Illustrated by The Fan Brothers
48 Pages | Ages 3-7 | Hardcover
ISBN 9781101918623 | Tundra Books
Chris loves rockets and planets and pretending he’s a brave astronaut, exploring the universe. Only one problem – at night, Chris doesn’t feel so brave. He’s afraid of the dark. But when he watches the groundbreaking moon landing on TV, he realizes that space is the darkest dark there is – and the dark is beautiful and exciting, especially when you have big dreams to keep you company. Inspired by the childhood of real-life astronaut Chris Hadfield and brought to life by Terry and Eric Fan’s lush, evocative illustrations, The Darkest Dark will encourage readers to dream the impossible.

9. The Worm
By Elise Gravel
32 Pages | Ages 6-9 | Paperback
ISBN 9781101918418 | Tundra Books
The second in a series of humorous books about disgusting creatures, The Worm is a look at the earthworm. It covers such topics as the worm’s habitats (sometimes they live inside other animals), its anatomy (its muscle tube is slimy and gross), and its illustrious history (worms have been on Earth for 120 million years). Although silly and off-the-wall, The Worm contains factual information that will both amuse and teach at the same time.

10. Sonya’s Chickens
By Phoebe Wahl
32 Pages | Ages 4-8 | Paperback
ISBN 9781770497900 | Tundra Books
Sonya raises her three chickens from the time they are tiny chicks. She feeds them, shelters them and loves them. Everywhere Sonya goes, her chicks are peeping at her heels. Under her care, the chicks grow into hens and even give Sonya a wonderful gift: an egg! One night, Sonya hears noises coming from the chicken coop and discovers that one of her hens has disappeared. Where did the hen go? What happened to her? When Sonya discovers the answers, she learns some important truths about the interconnectedness of nature and the true joys and sorrows of caring for another creature.

Tundra Top Ten: March 2021

Want to know what everyone else has been reading and loving lately? Every month we will share our list of top ten bestselling kids’ books that we publish into North America. Here are the Tundra and Puffin Canada titles for the month of March 2021 – how many have you read?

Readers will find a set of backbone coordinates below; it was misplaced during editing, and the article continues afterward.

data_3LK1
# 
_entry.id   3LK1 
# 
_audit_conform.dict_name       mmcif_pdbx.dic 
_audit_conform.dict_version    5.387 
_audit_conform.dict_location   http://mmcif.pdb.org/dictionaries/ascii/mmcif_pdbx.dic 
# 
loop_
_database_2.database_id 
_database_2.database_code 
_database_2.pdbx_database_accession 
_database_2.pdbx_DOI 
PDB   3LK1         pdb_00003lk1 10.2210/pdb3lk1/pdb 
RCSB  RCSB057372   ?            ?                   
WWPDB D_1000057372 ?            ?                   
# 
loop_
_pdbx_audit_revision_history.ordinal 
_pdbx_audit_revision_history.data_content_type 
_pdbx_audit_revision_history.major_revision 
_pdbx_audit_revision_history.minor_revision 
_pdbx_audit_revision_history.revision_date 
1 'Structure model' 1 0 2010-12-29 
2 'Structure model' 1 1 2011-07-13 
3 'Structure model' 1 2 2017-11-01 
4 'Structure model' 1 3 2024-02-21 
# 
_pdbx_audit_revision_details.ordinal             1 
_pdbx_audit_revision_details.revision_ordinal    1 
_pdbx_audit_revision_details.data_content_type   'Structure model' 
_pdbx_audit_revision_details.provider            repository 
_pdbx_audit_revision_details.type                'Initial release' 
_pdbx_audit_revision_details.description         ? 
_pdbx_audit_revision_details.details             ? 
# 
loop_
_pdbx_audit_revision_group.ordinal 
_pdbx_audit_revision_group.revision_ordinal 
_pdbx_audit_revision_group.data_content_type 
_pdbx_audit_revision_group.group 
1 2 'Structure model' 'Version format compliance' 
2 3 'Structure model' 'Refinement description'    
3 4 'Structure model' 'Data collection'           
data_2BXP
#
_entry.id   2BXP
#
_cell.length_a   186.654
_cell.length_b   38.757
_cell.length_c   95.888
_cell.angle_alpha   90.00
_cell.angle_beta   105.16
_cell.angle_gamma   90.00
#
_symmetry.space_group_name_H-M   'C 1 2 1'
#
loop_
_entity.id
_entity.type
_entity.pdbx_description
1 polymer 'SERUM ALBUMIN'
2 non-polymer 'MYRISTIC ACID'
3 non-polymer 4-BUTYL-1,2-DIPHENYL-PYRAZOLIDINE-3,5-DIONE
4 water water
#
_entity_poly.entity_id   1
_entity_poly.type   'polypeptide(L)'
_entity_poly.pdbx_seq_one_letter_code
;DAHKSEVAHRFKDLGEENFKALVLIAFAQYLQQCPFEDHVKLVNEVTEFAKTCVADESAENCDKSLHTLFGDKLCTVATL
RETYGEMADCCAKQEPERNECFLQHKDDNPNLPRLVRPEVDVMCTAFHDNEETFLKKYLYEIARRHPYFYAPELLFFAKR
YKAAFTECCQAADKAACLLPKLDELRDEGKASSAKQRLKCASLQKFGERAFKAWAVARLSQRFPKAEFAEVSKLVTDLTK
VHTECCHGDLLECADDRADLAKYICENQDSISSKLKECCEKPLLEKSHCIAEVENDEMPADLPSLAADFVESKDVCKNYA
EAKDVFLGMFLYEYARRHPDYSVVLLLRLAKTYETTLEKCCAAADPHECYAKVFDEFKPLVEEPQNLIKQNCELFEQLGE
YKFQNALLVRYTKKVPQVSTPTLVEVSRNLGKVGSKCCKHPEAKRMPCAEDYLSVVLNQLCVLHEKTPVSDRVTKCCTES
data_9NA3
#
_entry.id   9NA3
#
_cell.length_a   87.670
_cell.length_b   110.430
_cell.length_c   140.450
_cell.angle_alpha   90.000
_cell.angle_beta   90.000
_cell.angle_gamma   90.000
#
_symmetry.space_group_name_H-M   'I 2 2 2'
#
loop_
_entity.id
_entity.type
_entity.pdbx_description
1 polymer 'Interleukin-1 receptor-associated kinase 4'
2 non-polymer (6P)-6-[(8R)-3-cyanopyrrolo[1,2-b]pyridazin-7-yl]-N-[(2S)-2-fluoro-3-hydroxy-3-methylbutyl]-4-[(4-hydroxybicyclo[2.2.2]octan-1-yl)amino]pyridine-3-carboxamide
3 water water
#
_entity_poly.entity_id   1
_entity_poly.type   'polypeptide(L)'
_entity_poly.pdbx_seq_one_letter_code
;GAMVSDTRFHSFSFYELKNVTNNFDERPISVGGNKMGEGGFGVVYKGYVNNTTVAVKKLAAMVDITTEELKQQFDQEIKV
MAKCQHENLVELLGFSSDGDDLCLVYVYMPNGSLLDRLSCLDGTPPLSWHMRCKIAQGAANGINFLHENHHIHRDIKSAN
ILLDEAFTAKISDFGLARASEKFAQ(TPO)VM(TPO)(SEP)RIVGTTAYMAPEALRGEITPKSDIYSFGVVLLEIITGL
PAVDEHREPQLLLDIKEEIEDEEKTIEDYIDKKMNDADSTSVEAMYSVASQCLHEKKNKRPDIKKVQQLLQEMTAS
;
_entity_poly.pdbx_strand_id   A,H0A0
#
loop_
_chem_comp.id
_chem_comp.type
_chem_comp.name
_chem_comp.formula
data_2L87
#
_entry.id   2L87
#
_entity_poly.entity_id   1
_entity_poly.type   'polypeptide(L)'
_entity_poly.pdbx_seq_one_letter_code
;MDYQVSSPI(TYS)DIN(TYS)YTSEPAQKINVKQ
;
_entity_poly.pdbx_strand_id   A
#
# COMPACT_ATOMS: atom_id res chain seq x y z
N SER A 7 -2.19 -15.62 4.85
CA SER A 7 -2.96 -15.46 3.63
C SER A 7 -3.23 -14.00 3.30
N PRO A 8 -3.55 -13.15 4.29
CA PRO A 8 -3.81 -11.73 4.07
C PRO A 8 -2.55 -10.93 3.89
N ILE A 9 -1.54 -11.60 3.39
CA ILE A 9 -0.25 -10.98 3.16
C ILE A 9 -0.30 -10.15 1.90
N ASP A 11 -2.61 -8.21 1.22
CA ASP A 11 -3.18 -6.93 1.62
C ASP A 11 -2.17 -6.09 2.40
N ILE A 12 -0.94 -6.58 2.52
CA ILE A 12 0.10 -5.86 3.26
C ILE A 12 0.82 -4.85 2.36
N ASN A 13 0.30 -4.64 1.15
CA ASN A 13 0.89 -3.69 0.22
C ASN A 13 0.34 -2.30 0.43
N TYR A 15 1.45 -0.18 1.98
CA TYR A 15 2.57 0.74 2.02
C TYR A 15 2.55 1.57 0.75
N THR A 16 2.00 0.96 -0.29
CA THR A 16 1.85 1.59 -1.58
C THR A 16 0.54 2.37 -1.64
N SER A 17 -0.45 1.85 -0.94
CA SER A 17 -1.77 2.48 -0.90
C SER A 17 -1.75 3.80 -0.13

narwhal unincorn of the sea1. Narwhal and Jelly Series
Narwhal: Unicorn of the Sea

By Ben Clanton
64 Pages | Ages 6-9 | Hardcover
ISBN 9781101918265 | Tundra Books
Narwhal is a happy-go-lucky narwhal. Jelly is a no-nonsense jellyfish. The two might not have a lot in common, but they do they love waffles, parties and adventures. Join Narwhal and Jelly as they discover the whole wide ocean together. A wonderfully silly early graphic novel series featuring three stories. In the first, Jelly learns that Narwhal is a really good friend. Then Narwhal and Jelly form their own pod of awesomeness with their ocean friends. And finally, Narwhal and Jelly read the best book ever – even though it doesn’t have any words . . . or pictures!

The Barren Grounds2. The Barren Grounds
By David A. Robertson
256 Pages | Ages 10+ | Hardcover
ISBN 9780735266100 | Puffin Canada
Morgan and Eli, two Indigenous children forced away from their families and communities, are brought together in a foster home in Winnipeg, Manitoba. They each feel disconnected, from their culture and each other, and struggle to fit in at school and at their new home – until they find a secret place, walled off in an unfinished attic bedroom. A portal opens to another reality, Askí, bringing them onto frozen, barren grounds, where they meet Ochek (Fisher). The only hunter supporting his starving community, Misewa, Ochek welcomes the human children, teaching them traditional ways to survive. But as the need for food becomes desperate, they embark on a dangerous mission. Accompanied by Arik, a sassy Squirrel they catch stealing from the trapline, they try to save Misewa before the icy grip of winter freezes everything – including them.

The Barnabus Project3. The Barnabus Project
By The Fan Brothers
72 Pages | Ages 5-9 | Hardcover
ISBN 9780735263260 | Tundra Books
Deep underground beneath Perfect Pets, where children can buy genetically engineered “perfect” creatures, there is a secret lab. Barnabus and his friends live in this lab, but none of them is perfect. They are all Failed Projects. Barnabus has never been outside his tiny bell jar, yet he dreams of one day seeing the world above ground that his pal Pip the cockroach has told him about: a world with green hills and trees, and buildings that reach all the way to the sky, lit with their own stars. But Barnabus may have to reach the outside world sooner than he thought, because the Green Rubber Suits are about to recycle all Failed Projects . . . and Barnabus doesn’t want to be made into a fluffier pet with bigger eyes. He just wants to be himself. So he decides it’s time for he and the others to escape. With his little trunk and a lot of cooperation and courage, Barnabus sets out to find freedom – and a place where he and his friends can finally be accepted for who they are. This suspenseful, poignant and magical story about following your dreams and finding where you truly belong will draw readers into a surreal, lushly detailed world in which perfection really means being true to yourself and your friends.

4. If You Happen to Have a Dinosaur
By Linda Bailey
Illustrated by Colin Jack
40 Pages | Ages 3-7 | Hardcover
ISBN 9781770495685 | Tundra Books